In Atomic Design Brad Frost recently argued that front-end development could be improved by modularising particular aspects of design. Instead of coding a form as a component that is reused throughout a website, he suggested breaking it up even further into smaller modules like a placeholder, an input or a text field (which can then be used to create the form by combining these chunks together). This process can be duplicated for navigational items, text with icons, floated objects and pretty much any other sort of front-end module that needs to be re-used.
The theory is that by employing these distinct pieces developers can make the process faster and more efficient because they’re not forced to repeat the same code over and over again. This much appears to be common sense.
Essentially what Brad calls for is object oriented design which has been discussed in numerous articles and blog posts in the last few years. But that isn’t what really interested me about the post though, it was the naming convention he chose.
Brad uses biological terms to quickly describe what sections of a design should do; atoms are the main chunks (placeholders, labels etc), whilst molecules are combinations of these standard atoms. The simplicity of it piqued my attention since ultimately what we’re discussing here isn’t just a design process, but also a distinction to be made in an interface.
Whilst reading it I found that as a designer I’m constantly refining two interfaces simultaneously; one for the user when they view the website, the other for developers that have yet to tackle the code in the future, when adjustments or full-scale redesigns must be made. I realised that we throw the role of ‘user’ onto people that navigate the website itself, and yet seem to forget that the code we write will work for developers much in the same way. Developers are users too.
So when we organise and name our files or directories we are inadvertently creating an interface by which developers will have to navigate. Designing conventions for these files, and how they’ll be organised, is fundamental then if we are to ensure active (and fast) development in the future. Atomic design and OOCSS seem like the solution to this problem.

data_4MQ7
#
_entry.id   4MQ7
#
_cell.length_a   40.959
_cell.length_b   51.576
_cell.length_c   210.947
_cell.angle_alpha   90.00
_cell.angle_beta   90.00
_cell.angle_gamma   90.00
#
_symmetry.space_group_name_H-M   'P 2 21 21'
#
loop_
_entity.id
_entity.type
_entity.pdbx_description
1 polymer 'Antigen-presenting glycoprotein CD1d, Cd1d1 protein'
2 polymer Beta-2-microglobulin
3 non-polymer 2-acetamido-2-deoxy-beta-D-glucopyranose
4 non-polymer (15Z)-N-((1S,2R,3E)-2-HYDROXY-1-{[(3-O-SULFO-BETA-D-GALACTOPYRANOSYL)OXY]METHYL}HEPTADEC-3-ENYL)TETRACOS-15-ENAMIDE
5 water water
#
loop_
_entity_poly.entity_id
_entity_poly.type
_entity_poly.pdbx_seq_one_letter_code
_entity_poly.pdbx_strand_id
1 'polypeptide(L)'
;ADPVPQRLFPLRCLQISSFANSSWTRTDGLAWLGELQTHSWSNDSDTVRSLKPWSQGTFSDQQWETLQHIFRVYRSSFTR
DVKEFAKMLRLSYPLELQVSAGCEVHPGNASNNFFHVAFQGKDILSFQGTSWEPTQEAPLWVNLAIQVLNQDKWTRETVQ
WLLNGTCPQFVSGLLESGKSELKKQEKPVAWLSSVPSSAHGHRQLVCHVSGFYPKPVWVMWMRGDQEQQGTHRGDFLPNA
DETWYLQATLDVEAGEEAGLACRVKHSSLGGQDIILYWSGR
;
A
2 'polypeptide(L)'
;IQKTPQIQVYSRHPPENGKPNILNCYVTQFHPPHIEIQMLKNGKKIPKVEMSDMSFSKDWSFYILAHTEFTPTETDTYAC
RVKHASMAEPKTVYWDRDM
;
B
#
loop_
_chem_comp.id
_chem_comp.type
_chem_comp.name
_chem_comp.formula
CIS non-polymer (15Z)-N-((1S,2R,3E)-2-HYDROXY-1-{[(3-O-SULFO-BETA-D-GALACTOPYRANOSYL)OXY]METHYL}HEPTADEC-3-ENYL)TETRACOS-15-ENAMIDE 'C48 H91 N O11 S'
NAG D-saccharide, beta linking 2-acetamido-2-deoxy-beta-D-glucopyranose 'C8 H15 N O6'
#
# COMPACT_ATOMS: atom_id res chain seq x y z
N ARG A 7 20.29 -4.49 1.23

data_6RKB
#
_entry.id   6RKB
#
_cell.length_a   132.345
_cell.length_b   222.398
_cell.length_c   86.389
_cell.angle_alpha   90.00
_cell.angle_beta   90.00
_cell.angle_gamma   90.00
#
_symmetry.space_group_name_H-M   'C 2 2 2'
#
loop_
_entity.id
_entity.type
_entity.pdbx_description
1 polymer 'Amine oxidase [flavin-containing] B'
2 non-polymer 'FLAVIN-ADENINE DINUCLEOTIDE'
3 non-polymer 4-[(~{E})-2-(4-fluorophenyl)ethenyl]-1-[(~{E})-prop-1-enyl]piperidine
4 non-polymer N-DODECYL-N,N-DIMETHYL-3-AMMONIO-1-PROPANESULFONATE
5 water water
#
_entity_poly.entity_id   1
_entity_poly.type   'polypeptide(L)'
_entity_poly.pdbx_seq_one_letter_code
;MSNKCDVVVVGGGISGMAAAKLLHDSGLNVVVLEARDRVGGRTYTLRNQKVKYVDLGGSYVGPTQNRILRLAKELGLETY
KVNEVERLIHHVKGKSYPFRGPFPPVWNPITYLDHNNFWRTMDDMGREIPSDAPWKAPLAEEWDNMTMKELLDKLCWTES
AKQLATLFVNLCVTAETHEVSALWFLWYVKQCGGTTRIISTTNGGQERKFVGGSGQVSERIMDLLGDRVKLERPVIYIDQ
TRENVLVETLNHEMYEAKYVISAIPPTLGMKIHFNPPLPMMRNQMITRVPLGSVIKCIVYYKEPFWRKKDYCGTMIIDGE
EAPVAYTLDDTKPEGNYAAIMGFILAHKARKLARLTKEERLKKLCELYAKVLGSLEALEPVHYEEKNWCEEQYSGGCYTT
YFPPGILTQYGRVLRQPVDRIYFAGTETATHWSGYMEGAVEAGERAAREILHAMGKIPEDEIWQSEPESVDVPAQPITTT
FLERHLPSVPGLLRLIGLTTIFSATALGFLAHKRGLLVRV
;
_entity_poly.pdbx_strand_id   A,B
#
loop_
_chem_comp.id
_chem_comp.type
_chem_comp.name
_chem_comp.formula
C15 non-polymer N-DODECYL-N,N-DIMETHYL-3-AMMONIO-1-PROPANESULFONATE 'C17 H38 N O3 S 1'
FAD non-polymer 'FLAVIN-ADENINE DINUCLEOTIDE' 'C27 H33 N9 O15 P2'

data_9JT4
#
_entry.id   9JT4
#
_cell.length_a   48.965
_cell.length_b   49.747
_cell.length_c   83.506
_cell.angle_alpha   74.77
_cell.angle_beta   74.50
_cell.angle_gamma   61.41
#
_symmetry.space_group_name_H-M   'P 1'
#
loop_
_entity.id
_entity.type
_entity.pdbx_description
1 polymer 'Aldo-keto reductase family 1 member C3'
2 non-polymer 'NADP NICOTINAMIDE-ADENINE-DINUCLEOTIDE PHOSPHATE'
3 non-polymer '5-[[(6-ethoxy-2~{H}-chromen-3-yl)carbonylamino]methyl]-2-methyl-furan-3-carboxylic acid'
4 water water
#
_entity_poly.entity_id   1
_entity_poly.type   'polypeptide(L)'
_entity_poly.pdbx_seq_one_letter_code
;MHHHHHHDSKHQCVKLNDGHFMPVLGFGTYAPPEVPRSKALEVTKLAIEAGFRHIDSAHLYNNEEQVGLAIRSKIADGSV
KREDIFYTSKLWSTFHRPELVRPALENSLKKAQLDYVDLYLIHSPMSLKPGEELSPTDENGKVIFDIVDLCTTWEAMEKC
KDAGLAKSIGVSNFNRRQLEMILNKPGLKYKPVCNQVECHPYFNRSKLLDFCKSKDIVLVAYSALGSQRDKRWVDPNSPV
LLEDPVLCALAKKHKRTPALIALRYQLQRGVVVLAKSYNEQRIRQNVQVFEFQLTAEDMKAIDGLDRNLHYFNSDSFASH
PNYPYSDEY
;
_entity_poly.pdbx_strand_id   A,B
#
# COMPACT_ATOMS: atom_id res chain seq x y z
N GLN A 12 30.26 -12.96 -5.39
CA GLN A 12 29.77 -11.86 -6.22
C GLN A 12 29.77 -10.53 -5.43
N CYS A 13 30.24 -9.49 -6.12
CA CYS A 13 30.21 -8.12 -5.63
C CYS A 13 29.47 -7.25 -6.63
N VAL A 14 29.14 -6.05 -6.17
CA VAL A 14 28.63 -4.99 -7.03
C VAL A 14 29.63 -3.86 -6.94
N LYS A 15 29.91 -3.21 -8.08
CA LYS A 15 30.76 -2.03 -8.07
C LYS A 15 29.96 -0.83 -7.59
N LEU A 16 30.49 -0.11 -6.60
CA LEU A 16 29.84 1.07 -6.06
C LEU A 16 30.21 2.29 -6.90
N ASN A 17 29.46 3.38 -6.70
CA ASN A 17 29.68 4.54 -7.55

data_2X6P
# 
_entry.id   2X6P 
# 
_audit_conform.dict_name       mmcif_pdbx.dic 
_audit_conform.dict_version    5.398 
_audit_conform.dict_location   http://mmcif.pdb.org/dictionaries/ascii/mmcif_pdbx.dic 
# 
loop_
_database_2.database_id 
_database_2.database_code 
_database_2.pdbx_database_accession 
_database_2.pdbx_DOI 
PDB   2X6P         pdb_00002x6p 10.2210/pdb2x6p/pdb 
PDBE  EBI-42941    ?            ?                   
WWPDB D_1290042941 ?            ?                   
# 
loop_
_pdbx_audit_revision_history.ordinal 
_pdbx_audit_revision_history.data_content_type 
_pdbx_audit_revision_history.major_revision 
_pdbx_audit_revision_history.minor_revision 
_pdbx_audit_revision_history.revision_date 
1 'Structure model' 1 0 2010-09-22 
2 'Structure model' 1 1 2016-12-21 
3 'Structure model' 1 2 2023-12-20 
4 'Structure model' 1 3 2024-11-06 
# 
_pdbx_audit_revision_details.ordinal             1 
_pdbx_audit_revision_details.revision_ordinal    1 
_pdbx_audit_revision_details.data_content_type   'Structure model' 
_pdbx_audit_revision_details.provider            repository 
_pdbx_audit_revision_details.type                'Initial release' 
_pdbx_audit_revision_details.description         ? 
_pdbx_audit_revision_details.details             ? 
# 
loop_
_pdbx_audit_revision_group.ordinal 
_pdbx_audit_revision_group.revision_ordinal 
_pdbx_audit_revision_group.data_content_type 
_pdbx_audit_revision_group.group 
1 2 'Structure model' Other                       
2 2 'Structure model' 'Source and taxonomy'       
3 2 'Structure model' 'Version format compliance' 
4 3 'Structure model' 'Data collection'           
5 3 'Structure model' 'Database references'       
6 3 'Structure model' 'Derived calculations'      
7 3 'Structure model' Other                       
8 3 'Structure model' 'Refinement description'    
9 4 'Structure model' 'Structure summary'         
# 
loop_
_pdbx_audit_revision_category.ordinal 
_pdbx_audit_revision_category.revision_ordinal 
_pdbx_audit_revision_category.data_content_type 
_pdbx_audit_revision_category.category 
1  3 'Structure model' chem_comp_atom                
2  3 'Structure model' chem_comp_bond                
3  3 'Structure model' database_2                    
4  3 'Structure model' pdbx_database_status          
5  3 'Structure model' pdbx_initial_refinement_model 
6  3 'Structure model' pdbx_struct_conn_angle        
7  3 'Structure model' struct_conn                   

Over the past few months I’ve been struggling with several aspects of this idea though. In all honesty, I feared that modularising web development in this way might make things too clean and too safe. I worried that the content might get shafted and we’d grow accustomed to designing patterns, whereas sometimes the most interesting aspect of a design is the part that defies pre-established conventions.
In the short talk I gave at Second Wednesday earlier this year I mentioned these fears for the first time and discussed what can happen when we treat all content as being part of a single system. Sometimes a component requires a design that is never reused, that sort of one-of-a-kind embellishment, sparking interest or delighting the user in some way. If it was repeated then it might become boring or even worse, repellant. In the end I decided to dive into OOCSS, leaving behind many of these fears. Yet some refused to leave and they loomed over my process like a dark cloud.
The needle in the haystack #
Developers are probably quite familiar with Sass files that contain thousands of lines of code. The legacy ultimate package, a tool that we used as a boilerplate for all of our front-end code at Erskine, also made this unfortunate mistake. The main problem with keeping all of that code in one place and not using BEM, OOCSS or atomic design is that you’re likely to forget how one section of the code base is dependent on another. This will eventually lead to wasting the developer’s time and possibly slowing the project down considerably.
Finding specific code blocks is also challenging, even with the advanced search features of a great text editor. And of course, these problems become infinitely worse when you must navigate someone else’s project and all of their code. Directories and file names have traditionally been very poorly designed navigational tools.
What we need is atomic design principles in our stylesheets #
I really like the Inuit framework and it’s taught me a lot about this modular way of viewing front-end development, but there’s one thing that bugs me. It breaks the system down into three seperate Sass directories: Base, Generic and Objects. I found this naming convention to be confusing because it’s not immediately obvious as to what the relationship is between these directories. Inheritance should be obvious and immediate. We shouldn’t have to think as we move between components, modules, objects, styles or classes. Our focus should be on the design of the website, not the interface between us and the development of it.